Wine Time

Odd Pair: King Ranch Chicken and an "Oxidative" Wine from Jura

University of Texas alum and a Solomon among wine writers, my friend Eric Asimov likes to tease me about some of my favorite pairings with Texan cuisine, like "oxidative" wines from Jura, France, with my mother-in-law's Chex Mix. (An oxidative wine is a wine that was made by purposely exposing the wine to oxygen during aging, muting some of the floral aromas and celebrating its more savory notes; check out this recent post on "oxidized" vs. "oxidative" by Wine Doctor.)

When Tracie P (my wife) made King Ranch Chicken (above) the other night for dinner (I know that all y'all know what King Ranch Chicken is, the supreme casserole of Texan cookery -- layered tortillas, chiles, cheese, and chicken, one of the greatest discoveries in my vida tejana), I reached for one of my favorites: Domaine de Montbourgeau Savagnin from Jura, where the extreme cold of winter is embraced by winemakers who traditionally favor an oxidative style. (You can find it in the Houston market for less than $30.)

As with my mother-in-law's spicy Chex Mix, I knew the heat of the casserole would overwhelm the floral and fruit notes in a brighter wine like a Chardonnay from Mâconnais or a Pinot Gris from Oregon. I wanted a more savory wine with earthier flavors -- think burnt orange zest and rocks -- as a complement to the richness of the cheese and the intense flavors of the chiles.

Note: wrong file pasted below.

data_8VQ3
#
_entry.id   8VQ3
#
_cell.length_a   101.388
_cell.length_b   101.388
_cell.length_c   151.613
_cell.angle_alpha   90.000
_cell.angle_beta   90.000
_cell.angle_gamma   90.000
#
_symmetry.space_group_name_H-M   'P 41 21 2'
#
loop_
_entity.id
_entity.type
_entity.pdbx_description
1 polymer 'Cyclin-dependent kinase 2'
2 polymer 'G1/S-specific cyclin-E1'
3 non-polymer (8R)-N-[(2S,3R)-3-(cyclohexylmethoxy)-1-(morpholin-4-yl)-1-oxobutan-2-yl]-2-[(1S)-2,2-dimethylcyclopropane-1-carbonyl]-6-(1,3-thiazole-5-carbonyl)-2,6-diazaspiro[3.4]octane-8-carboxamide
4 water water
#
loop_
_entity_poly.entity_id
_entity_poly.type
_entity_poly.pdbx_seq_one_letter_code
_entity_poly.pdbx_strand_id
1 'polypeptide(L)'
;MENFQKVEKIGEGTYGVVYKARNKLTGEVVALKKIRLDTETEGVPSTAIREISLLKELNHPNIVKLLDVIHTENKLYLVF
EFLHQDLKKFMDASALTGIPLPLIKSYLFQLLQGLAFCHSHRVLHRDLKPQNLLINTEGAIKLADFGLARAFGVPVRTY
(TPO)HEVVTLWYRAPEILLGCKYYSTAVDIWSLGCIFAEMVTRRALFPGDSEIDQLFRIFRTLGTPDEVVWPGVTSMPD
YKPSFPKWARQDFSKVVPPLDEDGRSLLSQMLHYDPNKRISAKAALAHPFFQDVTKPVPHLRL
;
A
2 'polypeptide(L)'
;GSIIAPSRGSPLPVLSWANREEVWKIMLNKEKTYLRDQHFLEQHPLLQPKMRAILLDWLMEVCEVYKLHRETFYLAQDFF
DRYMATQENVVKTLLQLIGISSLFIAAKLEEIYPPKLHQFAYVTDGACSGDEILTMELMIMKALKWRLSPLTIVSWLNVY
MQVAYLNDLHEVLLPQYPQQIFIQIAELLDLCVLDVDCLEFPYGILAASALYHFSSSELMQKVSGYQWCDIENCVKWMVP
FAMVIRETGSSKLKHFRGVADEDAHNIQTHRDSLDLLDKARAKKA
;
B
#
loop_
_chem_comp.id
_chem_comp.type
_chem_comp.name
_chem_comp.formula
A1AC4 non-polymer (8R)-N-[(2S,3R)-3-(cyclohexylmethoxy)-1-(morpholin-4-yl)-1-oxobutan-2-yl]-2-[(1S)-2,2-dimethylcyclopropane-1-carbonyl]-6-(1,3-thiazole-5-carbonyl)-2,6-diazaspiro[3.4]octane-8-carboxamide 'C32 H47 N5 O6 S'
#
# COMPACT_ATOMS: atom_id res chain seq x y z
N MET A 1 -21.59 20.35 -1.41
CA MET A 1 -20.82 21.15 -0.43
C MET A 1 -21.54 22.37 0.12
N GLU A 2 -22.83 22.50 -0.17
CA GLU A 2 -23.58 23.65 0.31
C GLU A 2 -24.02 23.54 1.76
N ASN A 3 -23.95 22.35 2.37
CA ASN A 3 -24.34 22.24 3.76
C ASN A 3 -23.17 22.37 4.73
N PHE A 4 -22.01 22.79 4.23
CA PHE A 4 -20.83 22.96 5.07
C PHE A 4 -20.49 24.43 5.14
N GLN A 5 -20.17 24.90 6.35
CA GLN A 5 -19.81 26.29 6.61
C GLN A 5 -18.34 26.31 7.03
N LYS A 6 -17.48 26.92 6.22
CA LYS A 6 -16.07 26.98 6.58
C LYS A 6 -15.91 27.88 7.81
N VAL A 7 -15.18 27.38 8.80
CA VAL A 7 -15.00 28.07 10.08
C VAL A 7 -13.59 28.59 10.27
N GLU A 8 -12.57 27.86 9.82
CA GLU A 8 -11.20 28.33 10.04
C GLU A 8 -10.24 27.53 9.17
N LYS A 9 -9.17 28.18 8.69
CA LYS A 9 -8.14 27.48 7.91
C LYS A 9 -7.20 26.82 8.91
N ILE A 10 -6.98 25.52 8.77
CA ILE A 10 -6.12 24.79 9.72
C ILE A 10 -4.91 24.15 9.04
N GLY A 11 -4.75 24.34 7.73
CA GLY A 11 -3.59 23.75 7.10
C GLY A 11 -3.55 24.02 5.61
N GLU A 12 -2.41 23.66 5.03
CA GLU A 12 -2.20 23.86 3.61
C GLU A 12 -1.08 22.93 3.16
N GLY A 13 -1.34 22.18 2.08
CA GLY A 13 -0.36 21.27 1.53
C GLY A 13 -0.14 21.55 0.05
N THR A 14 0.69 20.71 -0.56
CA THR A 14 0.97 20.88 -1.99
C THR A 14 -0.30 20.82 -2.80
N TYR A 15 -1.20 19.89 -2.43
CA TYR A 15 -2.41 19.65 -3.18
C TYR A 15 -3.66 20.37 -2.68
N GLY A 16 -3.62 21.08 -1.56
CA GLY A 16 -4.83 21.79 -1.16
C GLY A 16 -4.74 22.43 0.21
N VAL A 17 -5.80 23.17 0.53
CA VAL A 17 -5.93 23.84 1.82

Like its not-so-distant relative Sauvignon Blanc, Savagnin is an intensely aromatic grape. In my view, it's the ideal variety for a wine like this (although they also grow Chardonnay in Jura). The oxidative style -- not unique to but famously associated with Jura, where one of the world's most illustrious oxidative wines, vin jaune, is made -- draws out its dried citrus zest and straw notes. And it has the bright acidity that I want whenever I sit down at the dinner table.

This wine -- Tracie P and I agreed -- paired stunningly well with this new-found favorite dish of mine. Its saltiness interacted with the fat of the cheese the way a dry rub softens a marbled brisket.

Eric, I'll save a heaping helping of King Ranch Chicken and a cold Pearl Lager for you when you come to visit us.

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Jeremy Parzen writes about wine and modern civilization for the Houston Press. A wine trade marketing consultant by day, he is also an adjunct professor at the University of Gastronomic Sciences in Piedmont, Italy. He spends his free time writing and recording music with his daughters and wife in Houston.
Contact: Jeremy Parzen